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Archive for May 15th, 2018

by Tom Nelson

Disk Utility has long been the workhorse of choice for dealing with hard drives, SSDs, and disk images. With the advent of APFS (Apple File System) with macOS High Sierra, Disk Utility acquired some additional capabilities that allow it to work with APFS and its support for containers.

DiskUtilityIcon

We’re going to look at how to use Disk Utility to partition drives into multiple containers, and how to add volumes to containers. If you need to partition and manage standard HFS+ volumes, you’ll find detailed instructions in the Rocket Yard guide: How to Use macOS Sierra Disk Utility to Partition, Erase Drives.

What Are Containers?
Containers are a new abstract used in the APFS system to define a storage system that can share available free space among one or more volumes. Apple calls this Space Sharing. It allows volumes that are within a common container to grow or shrink as needed, without any type of repartitioning.

Containers, then, define a block of space on a physical drive that will be assigned to and used by volumes you create in the container. Volumes you create in a container can have a minimum size and a maximum size, but the actual amount of space they use is dynamically assigned from the container’s free space, as each volume within the container needs the space.

The selected drive shows that it contains two containers of different sizes. The smaller container houses a single volume, and the larger container holds two volumes. Screen shot © Coyote Moon, Inc.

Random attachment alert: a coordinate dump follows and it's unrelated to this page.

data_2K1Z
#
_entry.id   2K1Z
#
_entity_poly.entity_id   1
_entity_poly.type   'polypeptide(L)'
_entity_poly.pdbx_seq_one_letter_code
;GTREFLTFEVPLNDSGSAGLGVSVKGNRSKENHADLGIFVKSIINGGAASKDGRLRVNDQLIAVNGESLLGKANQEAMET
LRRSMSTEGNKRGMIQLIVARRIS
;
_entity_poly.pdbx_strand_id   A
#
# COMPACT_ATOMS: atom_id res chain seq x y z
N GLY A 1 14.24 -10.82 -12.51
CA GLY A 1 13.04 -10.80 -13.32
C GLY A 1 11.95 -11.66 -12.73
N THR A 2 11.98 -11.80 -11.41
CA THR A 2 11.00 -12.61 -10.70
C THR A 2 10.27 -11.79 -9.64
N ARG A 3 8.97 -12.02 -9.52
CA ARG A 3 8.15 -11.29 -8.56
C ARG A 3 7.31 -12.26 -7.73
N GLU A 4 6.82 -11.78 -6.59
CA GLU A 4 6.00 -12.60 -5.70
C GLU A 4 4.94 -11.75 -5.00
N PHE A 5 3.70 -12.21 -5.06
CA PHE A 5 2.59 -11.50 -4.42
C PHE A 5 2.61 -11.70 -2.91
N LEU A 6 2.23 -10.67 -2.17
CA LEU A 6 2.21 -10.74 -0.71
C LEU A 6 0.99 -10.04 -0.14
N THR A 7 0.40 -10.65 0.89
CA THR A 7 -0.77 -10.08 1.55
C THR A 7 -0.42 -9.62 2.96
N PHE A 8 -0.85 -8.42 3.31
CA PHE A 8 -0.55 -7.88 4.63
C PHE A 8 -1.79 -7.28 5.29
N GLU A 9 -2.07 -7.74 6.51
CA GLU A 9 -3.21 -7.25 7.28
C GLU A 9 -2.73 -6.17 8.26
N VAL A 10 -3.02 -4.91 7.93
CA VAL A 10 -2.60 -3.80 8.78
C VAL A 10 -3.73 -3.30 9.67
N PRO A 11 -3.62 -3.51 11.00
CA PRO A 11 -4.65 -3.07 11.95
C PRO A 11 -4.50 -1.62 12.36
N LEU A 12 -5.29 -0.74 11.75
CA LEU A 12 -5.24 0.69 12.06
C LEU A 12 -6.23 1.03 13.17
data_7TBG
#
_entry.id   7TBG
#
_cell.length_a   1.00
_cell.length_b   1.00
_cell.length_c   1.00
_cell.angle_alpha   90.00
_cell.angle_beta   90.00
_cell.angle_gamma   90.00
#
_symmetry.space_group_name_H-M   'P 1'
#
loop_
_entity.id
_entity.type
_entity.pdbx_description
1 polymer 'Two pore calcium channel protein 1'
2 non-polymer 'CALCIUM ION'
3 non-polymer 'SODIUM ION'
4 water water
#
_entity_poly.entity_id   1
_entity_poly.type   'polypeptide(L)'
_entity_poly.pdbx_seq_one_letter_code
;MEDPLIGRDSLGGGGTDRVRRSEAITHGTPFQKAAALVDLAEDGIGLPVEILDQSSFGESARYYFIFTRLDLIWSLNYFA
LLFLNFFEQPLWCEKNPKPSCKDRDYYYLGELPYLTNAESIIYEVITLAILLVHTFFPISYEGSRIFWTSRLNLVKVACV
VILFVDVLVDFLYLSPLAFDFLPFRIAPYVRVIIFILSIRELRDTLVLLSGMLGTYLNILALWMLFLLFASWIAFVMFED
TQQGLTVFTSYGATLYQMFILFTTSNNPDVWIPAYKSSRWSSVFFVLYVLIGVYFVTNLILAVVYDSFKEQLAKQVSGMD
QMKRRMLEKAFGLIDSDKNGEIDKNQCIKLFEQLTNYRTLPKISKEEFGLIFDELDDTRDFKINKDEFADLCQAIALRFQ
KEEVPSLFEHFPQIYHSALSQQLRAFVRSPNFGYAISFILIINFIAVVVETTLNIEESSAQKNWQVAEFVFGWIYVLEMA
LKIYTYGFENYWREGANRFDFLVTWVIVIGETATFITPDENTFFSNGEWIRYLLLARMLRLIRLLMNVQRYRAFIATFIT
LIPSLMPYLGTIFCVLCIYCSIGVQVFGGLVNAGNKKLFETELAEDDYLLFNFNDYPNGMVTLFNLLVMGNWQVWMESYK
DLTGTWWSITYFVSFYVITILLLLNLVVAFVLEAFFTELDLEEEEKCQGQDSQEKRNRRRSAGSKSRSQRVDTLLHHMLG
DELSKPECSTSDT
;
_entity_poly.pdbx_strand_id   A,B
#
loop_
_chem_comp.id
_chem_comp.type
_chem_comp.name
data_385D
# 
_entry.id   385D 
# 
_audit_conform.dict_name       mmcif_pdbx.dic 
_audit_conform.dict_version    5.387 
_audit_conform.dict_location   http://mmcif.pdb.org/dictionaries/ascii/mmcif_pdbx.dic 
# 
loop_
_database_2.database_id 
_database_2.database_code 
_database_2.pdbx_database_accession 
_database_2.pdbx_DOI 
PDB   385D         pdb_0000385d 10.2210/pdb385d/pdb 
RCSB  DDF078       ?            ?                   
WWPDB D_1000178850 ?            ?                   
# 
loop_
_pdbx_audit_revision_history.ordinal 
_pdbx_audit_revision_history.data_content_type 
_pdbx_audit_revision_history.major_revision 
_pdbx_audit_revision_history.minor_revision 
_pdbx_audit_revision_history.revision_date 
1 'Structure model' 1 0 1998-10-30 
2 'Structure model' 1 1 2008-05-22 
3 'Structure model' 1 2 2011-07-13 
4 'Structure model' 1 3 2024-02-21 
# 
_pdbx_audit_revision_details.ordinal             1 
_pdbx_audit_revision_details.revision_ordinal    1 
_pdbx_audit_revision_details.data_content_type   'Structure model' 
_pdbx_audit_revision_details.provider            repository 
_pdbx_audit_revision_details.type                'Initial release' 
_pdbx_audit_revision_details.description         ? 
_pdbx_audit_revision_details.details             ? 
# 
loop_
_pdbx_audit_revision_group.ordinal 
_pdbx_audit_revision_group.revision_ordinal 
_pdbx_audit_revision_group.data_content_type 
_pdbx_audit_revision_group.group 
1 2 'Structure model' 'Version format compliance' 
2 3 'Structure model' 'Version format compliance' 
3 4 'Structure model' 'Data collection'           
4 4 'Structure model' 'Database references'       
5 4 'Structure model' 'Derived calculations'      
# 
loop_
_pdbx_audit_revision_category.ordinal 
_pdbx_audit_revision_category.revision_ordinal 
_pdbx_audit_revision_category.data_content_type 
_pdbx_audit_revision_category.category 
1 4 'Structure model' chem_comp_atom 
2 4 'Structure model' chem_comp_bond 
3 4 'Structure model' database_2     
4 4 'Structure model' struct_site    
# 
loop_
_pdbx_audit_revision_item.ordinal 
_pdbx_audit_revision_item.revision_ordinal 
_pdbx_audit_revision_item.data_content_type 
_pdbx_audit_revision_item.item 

Use Disk Utility to Create an APFS Container
Containers are only supported on drives formatted with APFS. You can format a drive or convert an HFS+ drive to APFS using the version of Disk Utility found in macOS High Sierra or later.

APFS was designed primarily for use with SSDs, though it should also work with standard hard drives. But before you decide to format a hard drive to use APFS, you may want to read: Using APFS On HDDs …And Why You Might Not Want To. At the moment, Apple doesn’t support APFS being used on Fusion drives.

Before you begin this process, take a moment to make sure you have a current backup of the information on your Mac, and that the drive used for backups isn’t one of the drives that will be involved in any of the processes we will be performing. The best way to do that is to eject the backup drive and, if possible, disconnect it from your Mac.

With your backups current, you’re ready to explore the APFS file system, including working with containers and volumes.

Launch Disk Utility, located at /Applications/Utilities.

In the Disk Utility toolbar, click on the View button and select Show All Devices. You can also use the View menu to perform the same task.

To convert an HFS+ volume to an APFS volume, select the HFS+ volume on the Disk Utility sidebar. (HFS+ volumes appear just below the physical drives in the sidebar.) Once selected, choose Convert to APFS from Disk Utility’s Edit menu. A sheet will drop down asking if you would like to convert the drive to APFS. Converting to APFS shouldn’t cause data loss on the selected drive, but it’s a good idea to make sure the data on the drive has been backed up first. When you’re ready, click the Convert button.

Disk Utility being used to convert the existing Video volume to APFS. Screen shot © Coyote Moon, Inc.

To format a drive in APFS, select the drive in Disk Utility’s sidebar. Select Erase from the toolbar or from the Edit menu. Provide a name, and then select one of the APFS formats from the Format dropdown menu. Formatting a drive will erase all of the data it contains, so make sure you have a backup of the data, if needed, before proceeding. When you’re ready, click the Erase button.

Disk Utility will create an APFS container, along with a single volume within the container.

Read more on Rocket Yard, The MacSales.com Blog

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